Skip to content

Frozen Precipitation and its Impact on Business Industries

Energy | Logistics | Weather Conditions & Terminology | Weather forecasting |

Frozen Precipitation and its Impact on Business Industries

As we approach winter, it is important to cover winter weather events that are likely to occur across the continental United States. Several of these events may come in the form of frozen precipitation. Frozen precipitation, a meteorological phenomenon characterized by the formation of ice crystals or frozen water droplets in the atmosphere, plays a significant role in shaping our weather patterns and can have a profound impact on various industries. In this blog post, we will investigate what frozen precipitation is, the different forms it can take, what causes these variations, when and where it is most likely to occur, and how it disrupts different business sectors.

 

What is Frozen Precipitation?

Frozen precipitation refers to any form of water that falls from the sky and reaches the ground in a solid, frozen state. This includes a variety of frozen particles, such as snow, sleet, and freezing rain, each with distinct characteristics and formation processes.

 

Types of Frozen Precipitation

Snow

Snow consists of ice crystals that form in the clouds and fall to the ground as flakes. Snow forms when the temperature in the clouds is at or below freezing (32°F or 0°C) and temperatures near the ground are below freezing, or close to it. The shape and size of snowflakes depend on factors such as temperature, humidity, and atmospheric pressure. For example, snow that falls in an area with temperatures closer to the freezing point typically has larger, more moist snowflakes than an area with much colder temperatures. It typically occurs in cold climates and regions with low temperatures.

Sleet

Sleet forms when there is a warm layer aloft, melting snowflakes into raindrops, followed by a deep layer of freezing air near the ground. Raindrops freeze into ice pellets before reaching the surface. The main differentiating factor from freezing rain is that sleet is a solid before it hits the surface. Sleet can create hazardous driving conditions and icy surfaces.

Freezing Rain

Freezing rain occurs when a shallow layer of cold air near the surface is beneath a layer of warmer air aloft. Raindrops fall through the warm layer, turn into supercooled liquid, and freeze upon contact with surfaces at or below freezing. The raindrops’ contact with the freezing surface creates a glaze of ice, known as “ice storms.” Freezing rain can lead to power outages, damage to trees, and treacherous travel conditions.

Hail

Hail is a type of frozen precipitation characterized by hard, spherical, or irregularly shaped ice pellets. Hailstones are formed within strong thunderstorms when updrafts carry raindrops into extremely cold upper layers of the atmosphere, causing them to freeze. As these frozen raindrops are repeatedly lifted and carried through the storm, additional layers of ice accumulate, resulting in hailstones of varying sizes. Hail can be small, like peas, or large, reaching the size of golf balls or even larger.

When and Where is Frozen Precipitation Most Likely to Occur?

The occurrence of frozen precipitation is closely tied to geographical location and seasonal variations. Here are some key points:

Geographical Location

Snow is most common in regions with cold winters and significant moisture, such as the northern United States, Canada, and parts of Europe.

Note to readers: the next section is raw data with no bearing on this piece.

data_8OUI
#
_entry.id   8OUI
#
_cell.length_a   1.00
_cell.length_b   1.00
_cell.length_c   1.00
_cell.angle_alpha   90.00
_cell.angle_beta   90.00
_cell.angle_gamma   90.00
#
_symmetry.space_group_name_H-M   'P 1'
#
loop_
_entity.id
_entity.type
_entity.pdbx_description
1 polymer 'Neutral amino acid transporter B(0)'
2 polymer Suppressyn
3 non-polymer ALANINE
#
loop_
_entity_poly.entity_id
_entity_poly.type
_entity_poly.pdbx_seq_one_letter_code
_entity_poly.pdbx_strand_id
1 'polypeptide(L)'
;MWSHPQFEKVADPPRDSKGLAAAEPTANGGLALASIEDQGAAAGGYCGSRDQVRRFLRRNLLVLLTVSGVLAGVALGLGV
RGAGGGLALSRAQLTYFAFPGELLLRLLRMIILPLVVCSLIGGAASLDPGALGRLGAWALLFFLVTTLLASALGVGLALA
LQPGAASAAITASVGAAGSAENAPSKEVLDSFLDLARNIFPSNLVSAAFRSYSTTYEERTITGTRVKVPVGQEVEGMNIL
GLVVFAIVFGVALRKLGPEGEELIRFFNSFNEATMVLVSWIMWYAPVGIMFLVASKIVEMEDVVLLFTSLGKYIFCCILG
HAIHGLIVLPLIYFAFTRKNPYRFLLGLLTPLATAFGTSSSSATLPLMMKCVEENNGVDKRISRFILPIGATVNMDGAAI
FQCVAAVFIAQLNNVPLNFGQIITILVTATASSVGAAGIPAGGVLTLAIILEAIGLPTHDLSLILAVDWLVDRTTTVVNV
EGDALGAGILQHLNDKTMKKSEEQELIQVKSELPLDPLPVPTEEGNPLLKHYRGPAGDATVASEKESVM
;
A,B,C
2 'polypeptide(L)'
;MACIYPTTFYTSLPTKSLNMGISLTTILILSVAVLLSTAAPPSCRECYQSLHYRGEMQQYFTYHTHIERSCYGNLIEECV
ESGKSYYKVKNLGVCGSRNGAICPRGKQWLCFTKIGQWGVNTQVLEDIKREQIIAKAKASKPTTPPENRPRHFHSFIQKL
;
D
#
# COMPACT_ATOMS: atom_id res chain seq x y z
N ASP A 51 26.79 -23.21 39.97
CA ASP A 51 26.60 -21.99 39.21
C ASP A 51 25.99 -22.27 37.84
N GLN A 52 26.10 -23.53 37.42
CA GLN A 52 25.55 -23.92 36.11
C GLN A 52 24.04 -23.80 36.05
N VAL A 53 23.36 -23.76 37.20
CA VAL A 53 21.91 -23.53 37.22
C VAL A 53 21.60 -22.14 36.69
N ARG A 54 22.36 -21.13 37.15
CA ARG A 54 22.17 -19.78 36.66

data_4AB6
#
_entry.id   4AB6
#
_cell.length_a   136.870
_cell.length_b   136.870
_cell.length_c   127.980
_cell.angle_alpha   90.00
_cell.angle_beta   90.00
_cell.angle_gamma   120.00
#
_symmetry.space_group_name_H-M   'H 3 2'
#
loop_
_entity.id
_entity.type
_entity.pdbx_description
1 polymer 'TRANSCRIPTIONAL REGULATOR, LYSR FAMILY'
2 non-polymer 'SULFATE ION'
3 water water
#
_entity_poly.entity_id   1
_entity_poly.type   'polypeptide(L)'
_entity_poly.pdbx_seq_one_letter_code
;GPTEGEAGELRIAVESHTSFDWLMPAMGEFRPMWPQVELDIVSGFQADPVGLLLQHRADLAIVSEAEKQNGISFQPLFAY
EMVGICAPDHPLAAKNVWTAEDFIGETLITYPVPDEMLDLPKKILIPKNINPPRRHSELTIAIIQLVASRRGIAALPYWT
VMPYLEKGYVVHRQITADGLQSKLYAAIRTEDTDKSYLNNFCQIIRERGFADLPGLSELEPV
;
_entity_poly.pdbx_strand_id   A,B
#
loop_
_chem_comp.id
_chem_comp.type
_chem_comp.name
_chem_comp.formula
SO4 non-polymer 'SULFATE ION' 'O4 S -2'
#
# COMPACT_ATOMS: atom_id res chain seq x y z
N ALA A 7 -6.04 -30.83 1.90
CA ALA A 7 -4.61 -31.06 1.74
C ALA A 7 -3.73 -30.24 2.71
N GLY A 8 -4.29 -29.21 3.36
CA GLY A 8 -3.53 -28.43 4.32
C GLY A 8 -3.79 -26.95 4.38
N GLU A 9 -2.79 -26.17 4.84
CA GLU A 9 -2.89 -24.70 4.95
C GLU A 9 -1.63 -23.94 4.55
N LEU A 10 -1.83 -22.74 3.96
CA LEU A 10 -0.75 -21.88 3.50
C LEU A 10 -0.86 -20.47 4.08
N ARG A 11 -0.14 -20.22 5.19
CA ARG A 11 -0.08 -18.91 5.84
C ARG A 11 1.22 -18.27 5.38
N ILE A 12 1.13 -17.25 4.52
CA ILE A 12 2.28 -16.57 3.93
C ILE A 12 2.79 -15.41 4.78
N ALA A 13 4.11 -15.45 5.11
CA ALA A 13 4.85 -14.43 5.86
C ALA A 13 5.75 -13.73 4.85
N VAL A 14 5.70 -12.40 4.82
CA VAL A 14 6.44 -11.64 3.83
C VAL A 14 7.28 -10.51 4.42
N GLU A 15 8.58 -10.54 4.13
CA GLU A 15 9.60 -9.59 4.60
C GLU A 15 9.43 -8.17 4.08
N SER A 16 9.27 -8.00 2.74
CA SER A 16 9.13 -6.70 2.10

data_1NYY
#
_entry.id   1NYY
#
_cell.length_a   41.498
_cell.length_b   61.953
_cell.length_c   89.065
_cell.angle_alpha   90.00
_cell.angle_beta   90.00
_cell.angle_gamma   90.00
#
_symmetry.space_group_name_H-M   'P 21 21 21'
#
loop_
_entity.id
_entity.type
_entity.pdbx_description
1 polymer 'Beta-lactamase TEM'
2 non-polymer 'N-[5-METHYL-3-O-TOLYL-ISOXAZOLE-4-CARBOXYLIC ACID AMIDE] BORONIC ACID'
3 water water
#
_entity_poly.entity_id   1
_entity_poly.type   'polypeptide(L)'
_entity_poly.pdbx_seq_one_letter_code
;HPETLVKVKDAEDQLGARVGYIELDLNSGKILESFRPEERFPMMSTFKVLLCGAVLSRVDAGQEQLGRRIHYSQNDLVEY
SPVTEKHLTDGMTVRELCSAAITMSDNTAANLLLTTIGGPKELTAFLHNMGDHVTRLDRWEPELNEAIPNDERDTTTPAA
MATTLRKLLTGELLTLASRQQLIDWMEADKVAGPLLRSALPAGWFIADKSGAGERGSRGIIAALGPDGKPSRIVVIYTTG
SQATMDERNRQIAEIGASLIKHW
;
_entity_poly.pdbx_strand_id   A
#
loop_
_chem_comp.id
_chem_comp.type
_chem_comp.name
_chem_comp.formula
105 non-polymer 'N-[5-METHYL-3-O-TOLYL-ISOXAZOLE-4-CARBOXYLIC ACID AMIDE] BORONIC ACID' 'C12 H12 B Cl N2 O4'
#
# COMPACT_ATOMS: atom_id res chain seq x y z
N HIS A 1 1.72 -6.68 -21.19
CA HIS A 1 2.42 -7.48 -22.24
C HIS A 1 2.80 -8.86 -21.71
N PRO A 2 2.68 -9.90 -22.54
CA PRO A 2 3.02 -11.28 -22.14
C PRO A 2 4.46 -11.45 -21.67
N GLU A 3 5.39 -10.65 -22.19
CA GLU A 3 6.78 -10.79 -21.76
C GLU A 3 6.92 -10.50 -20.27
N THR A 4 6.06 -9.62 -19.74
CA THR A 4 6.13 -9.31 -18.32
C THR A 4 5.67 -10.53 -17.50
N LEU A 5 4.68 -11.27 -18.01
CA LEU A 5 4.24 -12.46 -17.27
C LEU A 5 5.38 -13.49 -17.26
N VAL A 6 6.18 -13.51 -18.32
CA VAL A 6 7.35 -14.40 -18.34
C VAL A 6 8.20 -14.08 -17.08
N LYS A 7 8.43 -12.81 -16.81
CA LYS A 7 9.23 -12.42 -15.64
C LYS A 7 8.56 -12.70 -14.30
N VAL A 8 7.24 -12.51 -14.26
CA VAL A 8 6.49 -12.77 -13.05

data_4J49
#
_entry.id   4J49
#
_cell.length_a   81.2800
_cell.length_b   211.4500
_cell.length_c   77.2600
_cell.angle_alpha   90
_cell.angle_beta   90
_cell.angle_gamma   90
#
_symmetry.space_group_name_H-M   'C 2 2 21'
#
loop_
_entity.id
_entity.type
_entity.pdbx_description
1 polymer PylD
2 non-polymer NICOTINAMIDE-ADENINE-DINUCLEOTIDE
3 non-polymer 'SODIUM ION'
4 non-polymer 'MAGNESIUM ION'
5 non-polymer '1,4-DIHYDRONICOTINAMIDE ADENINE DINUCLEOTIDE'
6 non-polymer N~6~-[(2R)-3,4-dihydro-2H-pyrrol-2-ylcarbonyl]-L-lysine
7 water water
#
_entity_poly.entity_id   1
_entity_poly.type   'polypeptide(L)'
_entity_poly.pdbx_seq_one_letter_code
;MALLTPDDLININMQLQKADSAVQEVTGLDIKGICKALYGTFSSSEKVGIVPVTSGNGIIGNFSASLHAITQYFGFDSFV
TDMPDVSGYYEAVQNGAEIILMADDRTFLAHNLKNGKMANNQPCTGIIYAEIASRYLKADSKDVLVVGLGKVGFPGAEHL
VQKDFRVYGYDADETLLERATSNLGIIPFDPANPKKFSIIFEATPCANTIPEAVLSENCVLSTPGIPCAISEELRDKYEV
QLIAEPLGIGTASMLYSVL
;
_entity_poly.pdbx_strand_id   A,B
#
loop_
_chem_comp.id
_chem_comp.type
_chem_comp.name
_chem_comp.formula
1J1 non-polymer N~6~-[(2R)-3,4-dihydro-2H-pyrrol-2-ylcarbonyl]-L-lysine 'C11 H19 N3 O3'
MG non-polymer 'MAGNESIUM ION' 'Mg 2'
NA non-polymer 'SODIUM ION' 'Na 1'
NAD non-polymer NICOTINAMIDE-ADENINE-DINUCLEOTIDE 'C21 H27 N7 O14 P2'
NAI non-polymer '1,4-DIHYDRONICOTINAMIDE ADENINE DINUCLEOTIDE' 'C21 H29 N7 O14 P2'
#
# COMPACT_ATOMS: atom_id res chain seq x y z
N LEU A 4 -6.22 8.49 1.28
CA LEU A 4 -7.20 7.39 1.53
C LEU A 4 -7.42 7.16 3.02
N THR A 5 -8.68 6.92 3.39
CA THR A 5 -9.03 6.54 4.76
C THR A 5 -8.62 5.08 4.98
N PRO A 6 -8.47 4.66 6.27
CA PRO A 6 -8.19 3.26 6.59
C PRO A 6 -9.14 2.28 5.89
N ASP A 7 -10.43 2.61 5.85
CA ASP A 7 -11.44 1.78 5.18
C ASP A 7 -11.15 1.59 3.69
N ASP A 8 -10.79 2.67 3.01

Sleet and freezing rain often affect areas where temperatures hover around the freezing point during winter, like the U.S. Southern Plains and the southeastern United States.

Hail, like tornadoes, has a specific area of the United States that it is most likely to occur. Nebraska, Colorado, and Wyoming usually have the most hailstorms. The area where these three states meet – “hail alley” – averages seven to nine hail days per year.

Seasonal Variations

Frozen precipitation is most likely during the winter months when temperatures are at or below freezing. However, it can occur in transitional seasons, such as late fall and early spring, when temperature fluctuations are common.

Hail, unlike other frozen precipitation, is actually more likely to occur in spring and early summer months that boast strong, convective thunderstorms, but can also occur all year long.

 

Impact on Business Industries

Frozen precipitation can have a profound impact on various business sectors, causing disruptions that range from logistical challenges to financial losses. Here’s how different industries are affected:

Transportation

Airlines face flight delays and cancellations due to icy runways and snow accumulation. Road transportation experiences challenges, with hazardous driving conditions leading to accidents, road closures, and supply chain disruptions. Rail and public transportation can be affected, leading to delays in passenger and cargo services.

Agriculture

Farmers must protect crops and livestock from freezing temperatures and sizeable hail, both of which can damage or destroy crops and lead to increased heating costs for animal shelters. Frozen precipitation can also disrupt the transportation of agricultural products, affecting distribution and supply chain logistics.

Energy

Frozen precipitation can lead to power outages as ice accumulates on power lines and utility equipment. Just a half an inch of ice can cause severe damage to trees and power lines, often resulting in numerous downed trees and widespread power outages that might last for days. The most destructive ice storms produce ice amounts of an inch or greater. Utilities often need to allocate additional resources to repair and maintain infrastructure during these winter storms.